Amit Arjyal, Buddha Basnyat, Ho Thi Nhan, Samir Koirala, Abhishek Giri, Niva Joshi, Mila Shakya, Kamal Raj Pathak, Saruna Pathak Mahat, Shanti Pradhan Prajapati, Nabin Adhikari, Rajkumar Thapa, Laura Merson, Damodar Gajurel, Kamal Lamsal, Dinesh Lamsal, Bharat Kumar Yadav, Ganesh Shah, Poojan Shrestha, Sabina Dongol, Abhilasha Karkey, Corinne N Thompson, Nga Tran Vu Thieu, Duy Pham Thanh, Stephen Baker, Guy E Thwaites, Marcel Wolbers, Christiane Dolecek
Background: Because treatment with third-generation cephalosporins is associated with slow clinical improvement and high relapse burden for enteric fever, whereas the fluoroquinolone gatifloxacin is associated with rapid fever clearance and low relapse burden, we postulated that gatifloxacin would be superior to the cephalosporin ceftriaxone in treating enteric fever.
Methods: We did an open-label, randomised, controlled, superiority trial at two hospitals in the Kathmandu valley, Nepal. Eligible participants were children (aged 2–13 years) and adult (aged 14–45 years) with criteria for suspected enteric fever (body temperature ≥38·0°C for ≥4 days without a focus of infection). We randomly assigned eligible patients (1:1) without stratification to 7 days of either oral gatifloxacin (10 mg/kg per day) or intravenous ceftriaxone (60 mg/kg up to 2 g per day for patients aged 2–13 years, or 2 g per day for patients aged ≥14 years). The randomisation list was computer-generated using blocks of four and six. The primary outcome was a composite of treatment failure, defined as the occurrence of at least one of the following: fever clearance time of more than 7 days after treatment initiation; the need for rescue treatment on day 8; microbiological failure (ie, blood cultures positive for Salmonella enterica serotype Typhi, or Paratyphi A, B, or C) on day 8; or relapse or disease-related complications within 28 days of treatment initiation. We did the analyses in the modified intention-to-treat population, and subpopulations with either confirmed blood-culture positivity, or blood-culture negativity. The trial was powered to detect an increase of 20% in the risk of failure. This trial was registered at ClinicalTrials.gov, number NCT01421693, and is now closed.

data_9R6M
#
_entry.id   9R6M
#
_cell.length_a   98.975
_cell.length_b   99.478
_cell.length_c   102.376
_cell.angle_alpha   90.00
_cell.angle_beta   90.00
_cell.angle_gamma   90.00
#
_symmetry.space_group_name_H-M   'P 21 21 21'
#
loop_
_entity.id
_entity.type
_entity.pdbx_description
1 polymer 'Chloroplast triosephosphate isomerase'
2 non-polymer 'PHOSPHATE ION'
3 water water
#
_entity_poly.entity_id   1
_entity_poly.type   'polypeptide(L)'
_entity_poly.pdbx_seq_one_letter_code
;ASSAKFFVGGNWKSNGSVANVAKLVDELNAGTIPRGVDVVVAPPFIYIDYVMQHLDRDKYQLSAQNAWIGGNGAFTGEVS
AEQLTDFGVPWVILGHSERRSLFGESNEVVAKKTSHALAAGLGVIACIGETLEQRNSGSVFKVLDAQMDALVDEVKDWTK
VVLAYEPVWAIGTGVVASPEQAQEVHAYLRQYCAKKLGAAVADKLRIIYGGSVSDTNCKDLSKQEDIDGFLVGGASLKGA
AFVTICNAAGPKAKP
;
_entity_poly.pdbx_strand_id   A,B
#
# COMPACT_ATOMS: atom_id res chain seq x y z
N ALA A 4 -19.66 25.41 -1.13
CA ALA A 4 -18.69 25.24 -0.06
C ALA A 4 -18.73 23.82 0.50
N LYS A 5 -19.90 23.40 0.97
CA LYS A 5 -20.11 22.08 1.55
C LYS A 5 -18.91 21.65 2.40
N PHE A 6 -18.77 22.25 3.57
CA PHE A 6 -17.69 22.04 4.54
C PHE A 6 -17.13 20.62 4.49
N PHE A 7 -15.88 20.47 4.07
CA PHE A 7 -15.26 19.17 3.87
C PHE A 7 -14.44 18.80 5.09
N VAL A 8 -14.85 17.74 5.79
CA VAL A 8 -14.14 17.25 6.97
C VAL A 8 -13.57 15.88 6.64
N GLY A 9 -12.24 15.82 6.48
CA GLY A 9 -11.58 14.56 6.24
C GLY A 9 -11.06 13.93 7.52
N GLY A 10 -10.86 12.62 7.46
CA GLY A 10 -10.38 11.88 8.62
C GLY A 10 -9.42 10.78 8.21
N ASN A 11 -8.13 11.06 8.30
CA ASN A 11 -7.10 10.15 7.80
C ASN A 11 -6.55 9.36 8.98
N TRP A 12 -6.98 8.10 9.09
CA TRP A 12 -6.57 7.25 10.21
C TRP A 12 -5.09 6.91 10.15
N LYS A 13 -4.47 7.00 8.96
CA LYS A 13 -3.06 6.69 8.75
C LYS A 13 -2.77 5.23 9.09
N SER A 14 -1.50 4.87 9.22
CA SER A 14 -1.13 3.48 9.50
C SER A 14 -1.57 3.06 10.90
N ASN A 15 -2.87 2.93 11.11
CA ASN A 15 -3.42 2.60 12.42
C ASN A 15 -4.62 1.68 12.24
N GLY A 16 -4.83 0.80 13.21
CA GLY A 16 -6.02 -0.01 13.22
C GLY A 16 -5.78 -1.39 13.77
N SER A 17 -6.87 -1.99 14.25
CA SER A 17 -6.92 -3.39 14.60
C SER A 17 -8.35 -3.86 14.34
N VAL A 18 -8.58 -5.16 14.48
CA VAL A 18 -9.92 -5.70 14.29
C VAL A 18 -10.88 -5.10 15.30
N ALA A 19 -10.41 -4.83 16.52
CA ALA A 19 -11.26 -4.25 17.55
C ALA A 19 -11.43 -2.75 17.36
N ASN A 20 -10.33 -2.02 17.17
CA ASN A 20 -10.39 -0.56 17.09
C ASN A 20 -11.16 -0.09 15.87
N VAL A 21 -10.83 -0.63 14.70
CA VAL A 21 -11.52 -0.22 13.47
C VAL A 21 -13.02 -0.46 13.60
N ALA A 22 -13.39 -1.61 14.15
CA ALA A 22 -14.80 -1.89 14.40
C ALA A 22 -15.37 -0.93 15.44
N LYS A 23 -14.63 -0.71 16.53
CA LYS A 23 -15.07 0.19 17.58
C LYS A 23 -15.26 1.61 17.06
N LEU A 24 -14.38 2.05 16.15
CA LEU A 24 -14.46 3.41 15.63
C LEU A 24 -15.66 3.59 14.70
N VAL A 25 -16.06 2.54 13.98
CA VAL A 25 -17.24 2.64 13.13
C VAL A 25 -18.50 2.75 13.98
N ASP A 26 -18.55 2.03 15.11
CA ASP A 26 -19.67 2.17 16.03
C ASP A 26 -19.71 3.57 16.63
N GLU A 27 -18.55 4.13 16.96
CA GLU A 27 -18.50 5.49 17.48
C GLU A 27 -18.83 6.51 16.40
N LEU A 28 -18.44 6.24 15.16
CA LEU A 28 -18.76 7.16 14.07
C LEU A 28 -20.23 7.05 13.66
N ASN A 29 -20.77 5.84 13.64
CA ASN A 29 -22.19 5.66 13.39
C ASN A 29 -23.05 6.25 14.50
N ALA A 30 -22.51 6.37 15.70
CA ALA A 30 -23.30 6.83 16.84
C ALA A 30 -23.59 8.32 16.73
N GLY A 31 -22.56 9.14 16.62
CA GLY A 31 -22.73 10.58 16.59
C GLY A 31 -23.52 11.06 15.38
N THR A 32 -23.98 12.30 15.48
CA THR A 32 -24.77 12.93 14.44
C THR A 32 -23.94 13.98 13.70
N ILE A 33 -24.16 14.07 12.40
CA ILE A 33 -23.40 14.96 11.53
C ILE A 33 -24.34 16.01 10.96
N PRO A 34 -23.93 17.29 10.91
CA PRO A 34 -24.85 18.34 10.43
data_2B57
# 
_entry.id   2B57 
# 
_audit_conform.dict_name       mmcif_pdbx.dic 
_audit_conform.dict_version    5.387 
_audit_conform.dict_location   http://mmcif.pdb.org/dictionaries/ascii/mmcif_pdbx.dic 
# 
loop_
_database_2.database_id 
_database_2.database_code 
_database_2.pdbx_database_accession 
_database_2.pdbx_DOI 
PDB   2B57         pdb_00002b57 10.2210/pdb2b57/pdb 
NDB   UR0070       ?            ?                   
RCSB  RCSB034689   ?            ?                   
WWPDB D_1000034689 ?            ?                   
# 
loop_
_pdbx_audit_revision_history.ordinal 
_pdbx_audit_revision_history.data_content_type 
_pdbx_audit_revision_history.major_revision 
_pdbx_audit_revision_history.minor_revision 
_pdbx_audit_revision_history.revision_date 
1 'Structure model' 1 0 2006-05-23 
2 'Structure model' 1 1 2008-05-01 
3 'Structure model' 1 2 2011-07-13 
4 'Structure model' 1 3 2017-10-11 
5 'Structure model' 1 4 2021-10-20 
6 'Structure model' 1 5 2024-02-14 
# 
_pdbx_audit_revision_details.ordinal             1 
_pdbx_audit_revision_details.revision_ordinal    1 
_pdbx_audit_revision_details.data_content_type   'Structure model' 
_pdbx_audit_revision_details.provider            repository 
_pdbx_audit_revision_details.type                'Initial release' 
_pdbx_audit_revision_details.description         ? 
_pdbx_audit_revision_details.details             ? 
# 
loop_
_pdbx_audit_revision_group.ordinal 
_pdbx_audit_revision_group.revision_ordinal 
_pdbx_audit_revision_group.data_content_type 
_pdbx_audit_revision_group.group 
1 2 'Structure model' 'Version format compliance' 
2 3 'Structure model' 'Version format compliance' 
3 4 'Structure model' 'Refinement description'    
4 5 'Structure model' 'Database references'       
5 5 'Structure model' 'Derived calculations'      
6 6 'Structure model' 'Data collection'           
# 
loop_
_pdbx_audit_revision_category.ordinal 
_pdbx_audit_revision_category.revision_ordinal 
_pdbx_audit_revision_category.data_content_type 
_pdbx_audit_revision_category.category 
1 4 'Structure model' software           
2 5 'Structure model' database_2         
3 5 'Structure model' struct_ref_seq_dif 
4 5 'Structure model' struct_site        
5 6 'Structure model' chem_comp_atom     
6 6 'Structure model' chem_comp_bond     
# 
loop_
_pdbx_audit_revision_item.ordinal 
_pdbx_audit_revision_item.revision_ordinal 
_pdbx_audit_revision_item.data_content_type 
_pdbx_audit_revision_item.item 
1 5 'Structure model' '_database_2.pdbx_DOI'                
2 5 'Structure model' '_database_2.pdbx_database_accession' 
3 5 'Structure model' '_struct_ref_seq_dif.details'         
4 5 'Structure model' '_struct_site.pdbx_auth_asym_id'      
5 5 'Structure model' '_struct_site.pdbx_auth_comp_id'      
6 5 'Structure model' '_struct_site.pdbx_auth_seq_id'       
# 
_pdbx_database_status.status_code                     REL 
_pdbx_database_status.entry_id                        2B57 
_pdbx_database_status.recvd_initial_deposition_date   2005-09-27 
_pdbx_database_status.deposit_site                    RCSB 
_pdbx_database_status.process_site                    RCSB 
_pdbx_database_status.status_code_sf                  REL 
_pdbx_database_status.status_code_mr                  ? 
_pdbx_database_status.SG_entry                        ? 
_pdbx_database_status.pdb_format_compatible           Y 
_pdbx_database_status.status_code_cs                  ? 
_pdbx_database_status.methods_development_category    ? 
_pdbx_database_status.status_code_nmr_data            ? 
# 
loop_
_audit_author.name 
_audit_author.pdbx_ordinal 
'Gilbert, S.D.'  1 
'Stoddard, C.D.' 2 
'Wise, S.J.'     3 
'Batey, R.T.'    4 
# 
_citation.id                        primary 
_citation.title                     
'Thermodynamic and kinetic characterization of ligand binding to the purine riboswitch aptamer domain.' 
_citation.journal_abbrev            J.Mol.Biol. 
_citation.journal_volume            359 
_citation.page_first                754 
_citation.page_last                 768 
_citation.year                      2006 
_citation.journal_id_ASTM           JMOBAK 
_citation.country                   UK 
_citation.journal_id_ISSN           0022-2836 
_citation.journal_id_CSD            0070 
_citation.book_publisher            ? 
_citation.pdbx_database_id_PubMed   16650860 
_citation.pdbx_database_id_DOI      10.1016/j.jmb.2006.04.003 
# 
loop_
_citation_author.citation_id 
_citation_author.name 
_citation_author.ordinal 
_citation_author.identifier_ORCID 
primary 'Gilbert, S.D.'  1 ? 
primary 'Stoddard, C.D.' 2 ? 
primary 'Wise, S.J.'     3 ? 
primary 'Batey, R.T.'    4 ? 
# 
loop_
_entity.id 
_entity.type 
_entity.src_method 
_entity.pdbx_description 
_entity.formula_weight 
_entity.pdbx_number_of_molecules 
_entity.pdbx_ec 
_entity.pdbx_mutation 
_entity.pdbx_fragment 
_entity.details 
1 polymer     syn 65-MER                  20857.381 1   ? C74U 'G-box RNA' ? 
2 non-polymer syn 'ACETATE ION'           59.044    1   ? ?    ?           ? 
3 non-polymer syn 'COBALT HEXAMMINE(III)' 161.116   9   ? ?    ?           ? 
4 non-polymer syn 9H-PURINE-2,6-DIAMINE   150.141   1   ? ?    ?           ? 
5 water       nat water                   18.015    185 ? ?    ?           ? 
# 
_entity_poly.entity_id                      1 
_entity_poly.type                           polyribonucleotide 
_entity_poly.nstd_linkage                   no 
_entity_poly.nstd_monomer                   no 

Findings: Between Sept 18, 2011, and July 14, 2014, we screened 725 patients for eligibility. On July 14, 2014, the trial was stopped early by the data safety and monitoring board because S Typhi strains with high-level resistance to ciprofloxacin and gatifloxacin had emerged. At this point, 239 were in the modified intention-to-treat population (120 assigned to gatifloxacin, 119 to ceftriaxone). 18 (15%) patients who received gatifloxacin had treatment failure, compared with 19 (16%) who received ceftriaxone (hazard ratio [HR] 1·04 [95% CI 0·55–1·98]; p=0·91). In the culture-confirmed population, 16 (26%) of 62 patients who received gatifloxacin failed treatment, compared with four (7%) of 54 who received ceftriaxone (HR 0·24 [95% CI 0·08–0·73]; p=0·01). Treatment failure was associated with the emergence of S Typhi exhibiting resistance against fluoroquinolones, requiring the trial to be stopped. By contrast, in patients with a negative blood culture, only two (3%) of 58 who received gatifloxacin failed treatment versus 15 (23%) of 65 who received ceftriaxone (HR 7·50 [95% CI 1·71–32·80]; p=0·01). A similar number of non-serious adverse events occurred in each treatment group, and no serious events were reported.
Interpretation: Our results suggest that fluoroquinolones should no longer be used for treatment of enteric fever in Nepal. Additionally, under our study conditions, ceftriaxone was suboptimum in a high proportion of patients with culture-negative enteric fever. Since antimicrobials, specifically fluoroquinolones, are one of the only routinely used control measures for enteric fever, the assessment of novel diagnostics, new treatment options, and use of existing vaccines and development of next-generation vaccines are now a high priority.
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